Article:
The Mausoleum of Ayatollah Khomeini is situated adjacent to the huge cemetery, Behesht-e Zahra, named after an epithet of Fatima, the Prophet’s daughter and wife to Ali, the first imam.
In the late 1970s, this cemetery became closely associated with the revolutionary movement against the Pahlavi regime, as many of those killed in the 1978 demonstrations were buried here; after the 8 September 1978 demonstration over 4,290 burial certificates were issued for this site.
No wonder this was the place selected by Ayatollah Khomeini for his first public speech six months later. Many of the soldiers killed during the Iran—Iraq war were also buried here and photographs of the central fountain which once ran with blood-red coloured water (symbolising the martyrs’ sacrifice) featured on the front page of many Western newspapers.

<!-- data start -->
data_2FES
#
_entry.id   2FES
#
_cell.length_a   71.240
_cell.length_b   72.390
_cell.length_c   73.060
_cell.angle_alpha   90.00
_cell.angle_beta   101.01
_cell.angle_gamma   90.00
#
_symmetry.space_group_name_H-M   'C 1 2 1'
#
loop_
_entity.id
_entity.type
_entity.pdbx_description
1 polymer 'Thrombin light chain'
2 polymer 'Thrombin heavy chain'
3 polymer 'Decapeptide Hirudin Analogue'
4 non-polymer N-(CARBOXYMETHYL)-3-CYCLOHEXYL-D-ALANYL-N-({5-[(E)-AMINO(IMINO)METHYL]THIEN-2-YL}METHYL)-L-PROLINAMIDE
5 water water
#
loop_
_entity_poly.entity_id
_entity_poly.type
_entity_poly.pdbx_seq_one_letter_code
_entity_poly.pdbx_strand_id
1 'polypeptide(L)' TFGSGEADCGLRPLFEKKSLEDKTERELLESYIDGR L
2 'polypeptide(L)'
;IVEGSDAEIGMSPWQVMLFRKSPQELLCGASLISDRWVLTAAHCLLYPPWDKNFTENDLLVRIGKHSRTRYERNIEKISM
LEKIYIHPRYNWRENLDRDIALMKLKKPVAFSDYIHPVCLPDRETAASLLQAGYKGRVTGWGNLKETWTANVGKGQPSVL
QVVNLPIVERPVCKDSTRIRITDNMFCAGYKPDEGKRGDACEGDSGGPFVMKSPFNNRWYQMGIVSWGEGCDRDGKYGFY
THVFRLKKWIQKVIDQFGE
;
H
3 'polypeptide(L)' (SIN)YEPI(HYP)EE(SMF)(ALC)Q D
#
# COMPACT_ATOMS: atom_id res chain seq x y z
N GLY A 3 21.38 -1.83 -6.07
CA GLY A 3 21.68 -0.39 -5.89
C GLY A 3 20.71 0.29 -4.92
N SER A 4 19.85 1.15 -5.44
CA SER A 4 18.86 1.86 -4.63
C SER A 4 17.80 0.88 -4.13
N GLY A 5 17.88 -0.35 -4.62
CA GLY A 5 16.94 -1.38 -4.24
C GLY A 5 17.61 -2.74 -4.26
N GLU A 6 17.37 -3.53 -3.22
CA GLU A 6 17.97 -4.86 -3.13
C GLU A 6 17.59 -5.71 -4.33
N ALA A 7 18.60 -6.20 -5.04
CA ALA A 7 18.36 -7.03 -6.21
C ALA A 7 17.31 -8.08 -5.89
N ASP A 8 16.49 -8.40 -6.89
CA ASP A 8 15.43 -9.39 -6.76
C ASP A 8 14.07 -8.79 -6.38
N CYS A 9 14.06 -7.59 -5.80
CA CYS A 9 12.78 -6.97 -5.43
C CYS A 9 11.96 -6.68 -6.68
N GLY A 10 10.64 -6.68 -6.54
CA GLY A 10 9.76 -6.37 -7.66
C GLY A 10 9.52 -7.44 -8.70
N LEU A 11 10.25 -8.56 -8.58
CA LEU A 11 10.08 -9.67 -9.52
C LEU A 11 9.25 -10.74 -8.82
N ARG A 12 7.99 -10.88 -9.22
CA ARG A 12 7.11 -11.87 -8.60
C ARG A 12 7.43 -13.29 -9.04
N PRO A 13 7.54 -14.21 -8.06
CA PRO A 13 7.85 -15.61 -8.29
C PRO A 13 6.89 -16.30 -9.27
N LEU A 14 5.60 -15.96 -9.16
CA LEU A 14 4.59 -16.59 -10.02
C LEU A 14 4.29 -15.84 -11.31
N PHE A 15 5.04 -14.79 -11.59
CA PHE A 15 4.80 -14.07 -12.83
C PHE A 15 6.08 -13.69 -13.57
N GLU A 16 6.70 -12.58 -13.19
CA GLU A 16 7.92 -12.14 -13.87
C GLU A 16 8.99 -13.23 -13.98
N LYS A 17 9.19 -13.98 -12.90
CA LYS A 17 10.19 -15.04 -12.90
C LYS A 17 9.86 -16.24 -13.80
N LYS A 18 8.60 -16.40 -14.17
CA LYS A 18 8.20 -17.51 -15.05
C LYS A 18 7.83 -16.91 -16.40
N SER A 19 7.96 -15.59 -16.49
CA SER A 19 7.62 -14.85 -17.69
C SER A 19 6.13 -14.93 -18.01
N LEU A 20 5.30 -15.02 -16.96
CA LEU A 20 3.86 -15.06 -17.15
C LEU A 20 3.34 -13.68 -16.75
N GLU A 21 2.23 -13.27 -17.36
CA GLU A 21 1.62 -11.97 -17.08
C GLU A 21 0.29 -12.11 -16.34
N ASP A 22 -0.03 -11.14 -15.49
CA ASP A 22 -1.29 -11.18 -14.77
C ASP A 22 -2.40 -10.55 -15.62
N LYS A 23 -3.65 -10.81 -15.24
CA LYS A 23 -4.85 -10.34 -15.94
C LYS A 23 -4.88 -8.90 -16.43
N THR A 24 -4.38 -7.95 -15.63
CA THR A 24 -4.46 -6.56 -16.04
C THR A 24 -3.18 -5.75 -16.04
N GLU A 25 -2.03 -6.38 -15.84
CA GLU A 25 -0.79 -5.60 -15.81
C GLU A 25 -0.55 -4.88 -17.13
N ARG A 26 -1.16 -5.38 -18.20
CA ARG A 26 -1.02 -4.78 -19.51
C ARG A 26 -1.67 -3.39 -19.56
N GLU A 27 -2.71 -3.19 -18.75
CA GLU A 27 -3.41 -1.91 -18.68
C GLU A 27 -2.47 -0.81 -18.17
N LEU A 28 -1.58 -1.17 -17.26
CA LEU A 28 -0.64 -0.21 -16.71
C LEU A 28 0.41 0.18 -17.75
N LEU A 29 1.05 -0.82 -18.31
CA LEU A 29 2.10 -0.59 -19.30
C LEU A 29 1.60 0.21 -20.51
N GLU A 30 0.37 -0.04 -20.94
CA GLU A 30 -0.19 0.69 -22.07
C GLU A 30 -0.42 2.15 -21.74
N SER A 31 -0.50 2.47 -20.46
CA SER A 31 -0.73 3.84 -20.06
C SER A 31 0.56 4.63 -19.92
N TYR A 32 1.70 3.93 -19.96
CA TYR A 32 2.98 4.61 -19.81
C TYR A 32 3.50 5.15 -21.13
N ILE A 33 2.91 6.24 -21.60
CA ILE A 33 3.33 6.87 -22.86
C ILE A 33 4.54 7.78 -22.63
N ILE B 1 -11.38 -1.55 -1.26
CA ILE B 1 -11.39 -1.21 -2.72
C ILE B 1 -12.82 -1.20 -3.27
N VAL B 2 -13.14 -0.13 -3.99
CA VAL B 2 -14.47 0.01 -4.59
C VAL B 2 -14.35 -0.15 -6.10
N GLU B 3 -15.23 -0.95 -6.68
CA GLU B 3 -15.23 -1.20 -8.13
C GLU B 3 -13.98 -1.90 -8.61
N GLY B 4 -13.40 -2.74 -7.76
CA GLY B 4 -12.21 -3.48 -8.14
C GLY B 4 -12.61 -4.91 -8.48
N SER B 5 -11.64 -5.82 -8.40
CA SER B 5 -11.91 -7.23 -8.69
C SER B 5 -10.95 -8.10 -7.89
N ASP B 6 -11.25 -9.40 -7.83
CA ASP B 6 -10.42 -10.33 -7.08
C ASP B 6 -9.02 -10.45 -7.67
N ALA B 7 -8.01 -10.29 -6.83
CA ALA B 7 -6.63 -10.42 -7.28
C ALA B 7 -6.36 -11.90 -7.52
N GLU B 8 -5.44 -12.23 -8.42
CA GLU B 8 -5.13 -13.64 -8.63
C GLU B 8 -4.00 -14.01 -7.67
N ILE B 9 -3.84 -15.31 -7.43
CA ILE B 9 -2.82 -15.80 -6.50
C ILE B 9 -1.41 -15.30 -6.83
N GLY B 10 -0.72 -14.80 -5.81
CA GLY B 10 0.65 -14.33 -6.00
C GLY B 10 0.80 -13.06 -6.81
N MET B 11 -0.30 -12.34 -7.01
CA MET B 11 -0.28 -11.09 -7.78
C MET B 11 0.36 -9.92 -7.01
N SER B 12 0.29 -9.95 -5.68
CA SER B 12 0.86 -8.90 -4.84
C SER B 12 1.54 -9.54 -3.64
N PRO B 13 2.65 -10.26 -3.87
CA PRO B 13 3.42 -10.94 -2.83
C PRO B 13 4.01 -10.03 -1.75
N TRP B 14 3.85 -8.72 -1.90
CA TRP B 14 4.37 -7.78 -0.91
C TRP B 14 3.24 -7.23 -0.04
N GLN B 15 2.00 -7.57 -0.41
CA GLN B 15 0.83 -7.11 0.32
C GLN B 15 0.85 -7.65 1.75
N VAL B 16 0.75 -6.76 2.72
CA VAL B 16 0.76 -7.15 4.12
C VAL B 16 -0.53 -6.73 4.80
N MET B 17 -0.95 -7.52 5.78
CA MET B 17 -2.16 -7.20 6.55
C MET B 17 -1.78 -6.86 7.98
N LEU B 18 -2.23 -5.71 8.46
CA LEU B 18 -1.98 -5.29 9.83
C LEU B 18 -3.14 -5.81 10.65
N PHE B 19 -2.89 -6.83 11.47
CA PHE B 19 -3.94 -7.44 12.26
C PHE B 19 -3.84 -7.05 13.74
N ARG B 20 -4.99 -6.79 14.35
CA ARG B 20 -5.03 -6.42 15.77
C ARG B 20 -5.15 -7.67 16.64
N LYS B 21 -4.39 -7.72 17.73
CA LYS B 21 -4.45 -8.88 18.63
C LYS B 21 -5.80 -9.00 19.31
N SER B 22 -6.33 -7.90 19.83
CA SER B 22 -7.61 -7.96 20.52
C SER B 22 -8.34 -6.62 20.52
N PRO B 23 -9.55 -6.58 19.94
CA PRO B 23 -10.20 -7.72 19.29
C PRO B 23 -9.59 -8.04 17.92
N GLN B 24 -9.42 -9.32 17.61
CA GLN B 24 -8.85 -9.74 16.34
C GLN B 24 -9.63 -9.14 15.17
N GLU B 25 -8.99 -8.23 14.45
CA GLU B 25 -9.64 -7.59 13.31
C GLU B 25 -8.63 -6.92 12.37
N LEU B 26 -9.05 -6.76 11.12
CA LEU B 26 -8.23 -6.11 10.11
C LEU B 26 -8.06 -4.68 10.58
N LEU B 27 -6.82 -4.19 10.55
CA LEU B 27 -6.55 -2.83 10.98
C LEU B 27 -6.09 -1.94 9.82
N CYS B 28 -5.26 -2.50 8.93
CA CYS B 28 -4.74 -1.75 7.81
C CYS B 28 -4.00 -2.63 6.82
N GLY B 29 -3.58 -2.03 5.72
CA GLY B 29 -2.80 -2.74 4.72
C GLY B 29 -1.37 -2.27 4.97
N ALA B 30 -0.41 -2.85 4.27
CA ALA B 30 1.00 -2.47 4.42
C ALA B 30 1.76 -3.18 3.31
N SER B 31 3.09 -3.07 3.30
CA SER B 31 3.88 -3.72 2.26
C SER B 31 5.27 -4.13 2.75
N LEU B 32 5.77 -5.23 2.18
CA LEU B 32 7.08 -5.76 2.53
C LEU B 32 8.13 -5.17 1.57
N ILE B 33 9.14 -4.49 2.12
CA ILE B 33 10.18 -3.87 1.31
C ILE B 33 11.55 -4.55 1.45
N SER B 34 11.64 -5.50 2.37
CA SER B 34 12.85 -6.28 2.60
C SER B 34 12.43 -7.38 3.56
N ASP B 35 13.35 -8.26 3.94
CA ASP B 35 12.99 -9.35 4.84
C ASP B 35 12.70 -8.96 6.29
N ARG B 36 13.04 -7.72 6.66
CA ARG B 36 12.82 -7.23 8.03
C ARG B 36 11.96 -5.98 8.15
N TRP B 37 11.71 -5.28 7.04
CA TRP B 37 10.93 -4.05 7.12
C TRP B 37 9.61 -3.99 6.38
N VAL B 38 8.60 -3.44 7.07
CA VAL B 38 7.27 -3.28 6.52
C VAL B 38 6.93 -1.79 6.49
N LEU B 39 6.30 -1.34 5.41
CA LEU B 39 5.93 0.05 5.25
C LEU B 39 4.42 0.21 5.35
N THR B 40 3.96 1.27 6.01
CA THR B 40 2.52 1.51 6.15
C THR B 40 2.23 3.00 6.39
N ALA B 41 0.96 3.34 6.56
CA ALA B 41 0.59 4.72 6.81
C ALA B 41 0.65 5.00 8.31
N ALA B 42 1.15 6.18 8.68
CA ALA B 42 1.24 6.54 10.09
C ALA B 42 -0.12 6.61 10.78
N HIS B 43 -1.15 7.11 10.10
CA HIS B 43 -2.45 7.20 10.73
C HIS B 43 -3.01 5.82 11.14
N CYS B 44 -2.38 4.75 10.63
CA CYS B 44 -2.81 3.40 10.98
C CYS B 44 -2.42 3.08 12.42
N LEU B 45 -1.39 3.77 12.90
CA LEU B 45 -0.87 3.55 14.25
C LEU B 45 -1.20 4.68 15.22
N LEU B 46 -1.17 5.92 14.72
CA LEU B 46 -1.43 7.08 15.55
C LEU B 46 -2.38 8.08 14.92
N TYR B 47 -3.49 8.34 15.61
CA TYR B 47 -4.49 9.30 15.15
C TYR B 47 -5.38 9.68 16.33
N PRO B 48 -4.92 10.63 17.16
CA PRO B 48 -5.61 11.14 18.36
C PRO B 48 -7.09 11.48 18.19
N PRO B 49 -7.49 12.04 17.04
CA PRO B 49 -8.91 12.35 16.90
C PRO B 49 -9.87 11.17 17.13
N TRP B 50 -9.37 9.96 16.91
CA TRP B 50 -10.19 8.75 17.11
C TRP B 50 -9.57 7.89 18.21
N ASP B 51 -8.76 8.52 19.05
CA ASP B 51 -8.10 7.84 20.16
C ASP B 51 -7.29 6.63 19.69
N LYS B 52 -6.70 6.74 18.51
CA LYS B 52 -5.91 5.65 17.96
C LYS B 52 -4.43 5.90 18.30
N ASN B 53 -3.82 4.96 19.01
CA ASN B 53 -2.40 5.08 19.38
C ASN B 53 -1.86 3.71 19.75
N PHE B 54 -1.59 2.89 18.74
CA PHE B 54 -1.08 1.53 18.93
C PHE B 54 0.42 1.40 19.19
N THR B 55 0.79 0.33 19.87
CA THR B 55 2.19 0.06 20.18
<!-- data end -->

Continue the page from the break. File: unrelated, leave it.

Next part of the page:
The floor area of the actual tomb building is equivalent in size o twice that of London Heathrow’s terminal 4 check-in area, and has similar exposed pipes and structural girders. Acres of green onyx slabs cover the vast floor while a glass drum adorned with giant, fat, blood-red tulip motifs (blood of the martyrs) sits uneasily over the cenotaph grille.
The Mausoleum of Ayatollah Khomeini houses the tomb of Ruhollah Khomeini that is famously cited as “the holy shrine” in Iran.